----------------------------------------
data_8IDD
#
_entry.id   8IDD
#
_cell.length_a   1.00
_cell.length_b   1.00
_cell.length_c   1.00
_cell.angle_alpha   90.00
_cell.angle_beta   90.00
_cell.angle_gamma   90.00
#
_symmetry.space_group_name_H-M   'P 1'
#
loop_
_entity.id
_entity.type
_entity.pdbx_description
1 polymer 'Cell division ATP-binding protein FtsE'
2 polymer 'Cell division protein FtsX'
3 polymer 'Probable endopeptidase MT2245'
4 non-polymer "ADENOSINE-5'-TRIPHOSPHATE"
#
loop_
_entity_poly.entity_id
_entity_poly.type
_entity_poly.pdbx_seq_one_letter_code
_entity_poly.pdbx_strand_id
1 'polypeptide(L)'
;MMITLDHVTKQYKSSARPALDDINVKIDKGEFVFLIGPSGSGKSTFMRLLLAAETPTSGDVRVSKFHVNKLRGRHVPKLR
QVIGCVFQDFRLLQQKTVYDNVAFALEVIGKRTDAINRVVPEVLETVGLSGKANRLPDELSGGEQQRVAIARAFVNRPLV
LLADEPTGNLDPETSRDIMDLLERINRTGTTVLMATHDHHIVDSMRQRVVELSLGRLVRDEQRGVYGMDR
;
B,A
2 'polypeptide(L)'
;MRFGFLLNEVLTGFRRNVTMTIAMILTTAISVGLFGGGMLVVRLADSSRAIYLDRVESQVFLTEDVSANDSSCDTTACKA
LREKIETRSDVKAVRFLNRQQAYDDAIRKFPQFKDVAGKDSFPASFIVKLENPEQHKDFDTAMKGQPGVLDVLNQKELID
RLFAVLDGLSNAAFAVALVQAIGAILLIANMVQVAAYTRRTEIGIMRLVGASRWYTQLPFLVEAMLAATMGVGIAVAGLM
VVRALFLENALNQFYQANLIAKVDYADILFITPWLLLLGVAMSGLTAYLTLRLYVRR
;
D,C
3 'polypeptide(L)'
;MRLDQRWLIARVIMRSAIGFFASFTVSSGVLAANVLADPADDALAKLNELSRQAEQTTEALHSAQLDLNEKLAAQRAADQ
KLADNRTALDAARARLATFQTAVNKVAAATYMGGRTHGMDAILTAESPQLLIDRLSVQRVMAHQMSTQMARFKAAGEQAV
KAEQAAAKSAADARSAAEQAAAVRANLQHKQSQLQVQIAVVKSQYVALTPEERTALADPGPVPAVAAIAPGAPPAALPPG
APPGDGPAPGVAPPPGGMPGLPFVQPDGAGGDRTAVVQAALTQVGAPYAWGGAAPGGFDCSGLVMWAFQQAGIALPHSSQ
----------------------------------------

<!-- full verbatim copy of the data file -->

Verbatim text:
data_8IDD
#
_entry.id   8IDD
#
_cell.length_a   1.00
_cell.length_b   1.00
_cell.length_c   1.00
_cell.angle_alpha   90.00
_cell.angle_beta   90.00
_cell.angle_gamma   90.00
#
_symmetry.space_group_name_H-M   'P 1'
#
loop_
_entity.id
_entity.type
_entity.pdbx_description
1 polymer 'Cell division ATP-binding protein FtsE'
2 polymer 'Cell division protein FtsX'
3 polymer 'Probable endopeptidase MT2245'
4 non-polymer "ADENOSINE-5'-TRIPHOSPHATE"
#
loop_
_entity_poly.entity_id
_entity_poly.type
_entity_poly.pdbx_seq_one_letter_code
_entity_poly.pdbx_strand_id
1 'polypeptide(L)'
;MMITLDHVTKQYKSSARPALDDINVKIDKGEFVFLIGPSGSGKSTFMRLLLAAETPTSGDVRVSKFHVNKLRGRHVPKLR
QVIGCVFQDFRLLQQKTVYDNVAFALEVIGKRTDAINRVVPEVLETVGLSGKANRLPDELSGGEQQRVAIARAFVNRPLV
LLADEPTGNLDPETSRDIMDLLERINRTGTTVLMATHDHHIVDSMRQRVVELSLGRLVRDEQRGVYGMDR
;
B,A
2 'polypeptide(L)'
;MRFGFLLNEVLTGFRRNVTMTIAMILTTAISVGLFGGGMLVVRLADSSRAIYLDRVESQVFLTEDVSANDSSCDTTACKA
LREKIETRSDVKAVRFLNRQQAYDDAIRKFPQFKDVAGKDSFPASFIVKLENPEQHKDFDTAMKGQPGVLDVLNQKELID
RLFAVLDGLSNAAFAVALVQAIGAILLIANMVQVAAYTRRTEIGIMRLVGASRWYTQLPFLVEAMLAATMGVGIAVAGLM
VVRALFLENALNQFYQANLIAKVDYADILFITPWLLLLGVAMSGLTAYLTLRLYVRR
;
D,C
3 'polypeptide(L)'
;MRLDQRWLIARVIMRSAIGFFASFTVSSGVLAANVLADPADDALAKLNELSRQAEQTTEALHSAQLDLNEKLAAQRAADQ
KLADNRTALDAARARLATFQTAVNKVAAATYMGGRTHGMDAILTAESPQLLIDRLSVQRVMAHQMSTQMARFKAAGEQAV
KAEQAAAKSAADARSAAEQAAAVRANLQHKQSQLQVQIAVVKSQYVALTPEERTALADPGPVPAVAAIAPGAPPAALPPG
APPGDGPAPGVAPPPGGMPGLPFVQPDGAGGDRTAVVQAALTQVGAPYAWGGAAPGGFDCSGLVMWAFQQAGIALPHSSQ